Antonello Zanini I'm a software engineer, but I prefer to call myself a technology bishop. Spreading knowledge through writing is my mission.

Optimize React apps using a multi-layered structure

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React Logo Over a Background with Balancing Rocks

React projects can easily become a mess. Losing track of where files are located is extremely common, which can lead to significant inefficiencies during development. So how can you improve and organize your React projects? By organizing all of your project’s files in a multi-layered architecture.

As a result, you will always know how to place — and find — each file. This is a game-changer. It will not only make you a more efficient developer, but it will also make your project much more maintainable.

Plus, by turning projects into organized architectures, your entire team could benefit as well. This is because different people could work at different layers, avoiding overlap and potential overhead.

Let’s look at why you’ll want to use multi-layered structures in React.

How multi-layered structures optimize React applications

Reusing code

Imagine all of your React projects sharing the same multi-layered file structure, allowing you to maximize your time. Instead of adapting components or files imported from other codebases to your target project, this shared file structure allows you to import any kind of file or code snippet from one project to another like a simple copy-and-paste operation. This encourages code reuse, making it easier and less time-consuming for you to build your app.

For example, let’s say you have several mathematical problems in one of your projects. By using this file structure, you aren’t tempted to spread all the required utility functions throughout your codebase.

Instead, it incentivizes you to define a math-utils.js file where you can store all of your math utilities. Plus, by externalizing elements serving the same purpose in the same file, you are making them more reusable. In fact, if you face similar issues in a future project, you can simply copy the math-utils.js file defined previously and paste it into your utils layer.

Avoiding code duplication

The consequence of imposing a multi-layered structure is that every file, function, or piece of code belongs in a particular place. This means that before writing something new, you should look in its assumed folder first, which discourages code duplication and a reduction of the build size.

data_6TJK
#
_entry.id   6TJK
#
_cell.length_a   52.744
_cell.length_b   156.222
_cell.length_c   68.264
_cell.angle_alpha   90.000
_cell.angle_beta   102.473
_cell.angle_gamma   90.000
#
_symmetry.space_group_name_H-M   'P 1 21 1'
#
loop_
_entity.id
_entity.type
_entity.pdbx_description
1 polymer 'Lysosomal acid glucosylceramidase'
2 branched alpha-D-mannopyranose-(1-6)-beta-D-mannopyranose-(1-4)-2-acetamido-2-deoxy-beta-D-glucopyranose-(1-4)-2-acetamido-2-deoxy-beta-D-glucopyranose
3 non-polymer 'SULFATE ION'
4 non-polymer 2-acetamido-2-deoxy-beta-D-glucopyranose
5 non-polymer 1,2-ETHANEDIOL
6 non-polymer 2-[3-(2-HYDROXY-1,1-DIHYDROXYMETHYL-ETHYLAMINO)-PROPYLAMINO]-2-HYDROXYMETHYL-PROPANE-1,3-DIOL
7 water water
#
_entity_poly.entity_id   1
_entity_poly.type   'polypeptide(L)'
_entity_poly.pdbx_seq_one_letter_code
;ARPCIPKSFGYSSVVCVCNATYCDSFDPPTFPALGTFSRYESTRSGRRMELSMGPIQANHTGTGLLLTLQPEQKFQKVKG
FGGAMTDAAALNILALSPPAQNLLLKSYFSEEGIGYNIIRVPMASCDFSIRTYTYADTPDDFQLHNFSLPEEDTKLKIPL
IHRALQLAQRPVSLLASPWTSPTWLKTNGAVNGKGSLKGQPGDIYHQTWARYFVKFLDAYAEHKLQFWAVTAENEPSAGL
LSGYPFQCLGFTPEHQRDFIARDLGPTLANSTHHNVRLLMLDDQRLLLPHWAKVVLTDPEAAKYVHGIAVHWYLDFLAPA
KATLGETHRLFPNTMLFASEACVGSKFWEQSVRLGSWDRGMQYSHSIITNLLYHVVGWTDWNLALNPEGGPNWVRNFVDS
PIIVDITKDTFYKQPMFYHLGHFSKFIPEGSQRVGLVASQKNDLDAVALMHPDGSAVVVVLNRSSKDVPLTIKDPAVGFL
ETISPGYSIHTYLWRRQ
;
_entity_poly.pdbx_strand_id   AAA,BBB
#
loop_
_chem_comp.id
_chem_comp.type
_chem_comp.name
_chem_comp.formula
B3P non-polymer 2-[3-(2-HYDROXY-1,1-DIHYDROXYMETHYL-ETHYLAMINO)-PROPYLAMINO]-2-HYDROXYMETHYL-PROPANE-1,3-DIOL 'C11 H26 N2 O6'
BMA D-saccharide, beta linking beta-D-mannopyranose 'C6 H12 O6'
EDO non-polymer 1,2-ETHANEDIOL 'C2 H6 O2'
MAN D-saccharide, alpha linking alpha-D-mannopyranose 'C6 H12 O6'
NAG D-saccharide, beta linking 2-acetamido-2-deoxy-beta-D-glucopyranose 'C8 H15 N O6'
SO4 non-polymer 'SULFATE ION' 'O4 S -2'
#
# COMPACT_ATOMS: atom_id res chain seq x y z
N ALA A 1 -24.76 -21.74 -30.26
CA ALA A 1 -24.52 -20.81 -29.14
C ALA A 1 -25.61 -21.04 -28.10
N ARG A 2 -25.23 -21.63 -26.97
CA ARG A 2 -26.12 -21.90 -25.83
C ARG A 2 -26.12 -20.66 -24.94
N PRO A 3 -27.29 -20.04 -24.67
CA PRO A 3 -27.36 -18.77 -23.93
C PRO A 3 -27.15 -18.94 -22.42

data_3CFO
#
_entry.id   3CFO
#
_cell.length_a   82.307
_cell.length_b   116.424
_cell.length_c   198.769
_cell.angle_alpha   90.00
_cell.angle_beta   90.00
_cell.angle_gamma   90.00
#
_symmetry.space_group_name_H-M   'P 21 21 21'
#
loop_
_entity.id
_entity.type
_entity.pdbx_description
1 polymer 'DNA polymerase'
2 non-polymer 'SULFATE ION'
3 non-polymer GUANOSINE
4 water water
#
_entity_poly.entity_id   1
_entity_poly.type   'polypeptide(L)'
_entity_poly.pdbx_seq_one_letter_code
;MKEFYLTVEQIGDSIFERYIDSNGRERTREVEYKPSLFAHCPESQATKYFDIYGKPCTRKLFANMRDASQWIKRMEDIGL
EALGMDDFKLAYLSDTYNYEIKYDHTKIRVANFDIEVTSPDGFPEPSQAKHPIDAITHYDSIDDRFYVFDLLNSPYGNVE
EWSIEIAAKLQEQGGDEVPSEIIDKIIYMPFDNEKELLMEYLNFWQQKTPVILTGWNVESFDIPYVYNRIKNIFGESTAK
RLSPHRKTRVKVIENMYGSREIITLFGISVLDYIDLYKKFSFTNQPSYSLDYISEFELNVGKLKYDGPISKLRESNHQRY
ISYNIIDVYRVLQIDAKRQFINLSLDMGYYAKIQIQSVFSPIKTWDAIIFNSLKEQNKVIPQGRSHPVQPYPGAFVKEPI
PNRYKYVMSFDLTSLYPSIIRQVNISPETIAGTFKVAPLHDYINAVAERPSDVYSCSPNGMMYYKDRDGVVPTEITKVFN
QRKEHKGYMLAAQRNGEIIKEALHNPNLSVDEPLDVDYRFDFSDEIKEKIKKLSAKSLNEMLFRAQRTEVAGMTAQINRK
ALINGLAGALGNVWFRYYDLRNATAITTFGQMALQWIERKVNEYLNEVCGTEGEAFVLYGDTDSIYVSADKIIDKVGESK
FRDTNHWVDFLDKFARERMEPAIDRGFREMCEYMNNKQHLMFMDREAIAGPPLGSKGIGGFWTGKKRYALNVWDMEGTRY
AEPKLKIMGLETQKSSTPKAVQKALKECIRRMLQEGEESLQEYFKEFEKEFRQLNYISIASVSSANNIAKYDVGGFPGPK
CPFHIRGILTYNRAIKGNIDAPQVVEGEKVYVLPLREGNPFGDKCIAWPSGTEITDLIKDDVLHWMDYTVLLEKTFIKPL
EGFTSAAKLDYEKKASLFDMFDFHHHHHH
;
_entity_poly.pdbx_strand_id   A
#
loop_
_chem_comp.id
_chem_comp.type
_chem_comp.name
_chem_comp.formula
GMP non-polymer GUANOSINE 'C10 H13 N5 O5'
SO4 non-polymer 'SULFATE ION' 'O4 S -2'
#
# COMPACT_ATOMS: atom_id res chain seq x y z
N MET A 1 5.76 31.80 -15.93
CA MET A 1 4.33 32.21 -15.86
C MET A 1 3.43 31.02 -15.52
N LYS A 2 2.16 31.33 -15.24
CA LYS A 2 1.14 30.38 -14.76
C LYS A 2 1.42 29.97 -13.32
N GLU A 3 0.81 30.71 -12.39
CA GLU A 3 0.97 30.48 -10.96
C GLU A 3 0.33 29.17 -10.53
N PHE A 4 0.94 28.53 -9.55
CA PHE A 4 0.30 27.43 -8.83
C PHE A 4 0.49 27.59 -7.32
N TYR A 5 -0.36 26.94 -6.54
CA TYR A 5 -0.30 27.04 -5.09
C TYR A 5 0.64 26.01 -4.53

A bundle with a lot more code than is needed will obviously be larger than needed. This is not good for browsers, which have to download and then render the code.

So, avoiding code duplication makes your application cleaner, easier to build, and faster when it’s rendered. For example, whenever you need to retrieve the data returned from a particular API, you may be tented to follow this approach:

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function FooComponent1(props) {     
      // ...

      // retrieving data
      fetch(`/api/v1/foo`)
      .then((resp) => resp.json())
      .then(function(data) {
          const results = data.results;
          // handling data ...
        })
        .catch(function(error) {
          console.log(error);
        });

      // component logic ...
}

export default FooComponent1
function FooComponent2(props) {
      // ... 

      // retrieving data
      fetch(`/api/v1/foo`)
      .then((resp) => resp.json())
      .then(function(data) {
          const results = data.results;
          // handling data in a different way than FooComponent1 ...
        })
        .catch(function(error) {
          console.log(error);
        });

      // different component logic from FooComponent1 ...
}

export default FooComponent2

As you can see, FooComponent1 and FooComponent2 are affected by a code duplication issue. In particular, the API endpoint is being duplicated, forcing you to update it every time it changes.

This is not a good habit. Instead, you should map the API into the API layer as follows:

export const FooAPI = {

    // ...

    // mapping the API of interest
    get: function() {
        return axiosInstance.request({
            method: "GET",
            url: `/api/v1/foo`
        });
    },

    // ...

}

And then use it in where needed to avoid code duplication:

import React from "react";
import {FooAPI} from "../../api/foo";
//...

function FooComponent1(props) {
      // ... 

      // retrieving data
      FooAPI
      .get()
      .then(function(response) {
          const results = response.data.results;
          // handling data ...
        })
        .catch(function(error) {
          console.log(error);
        });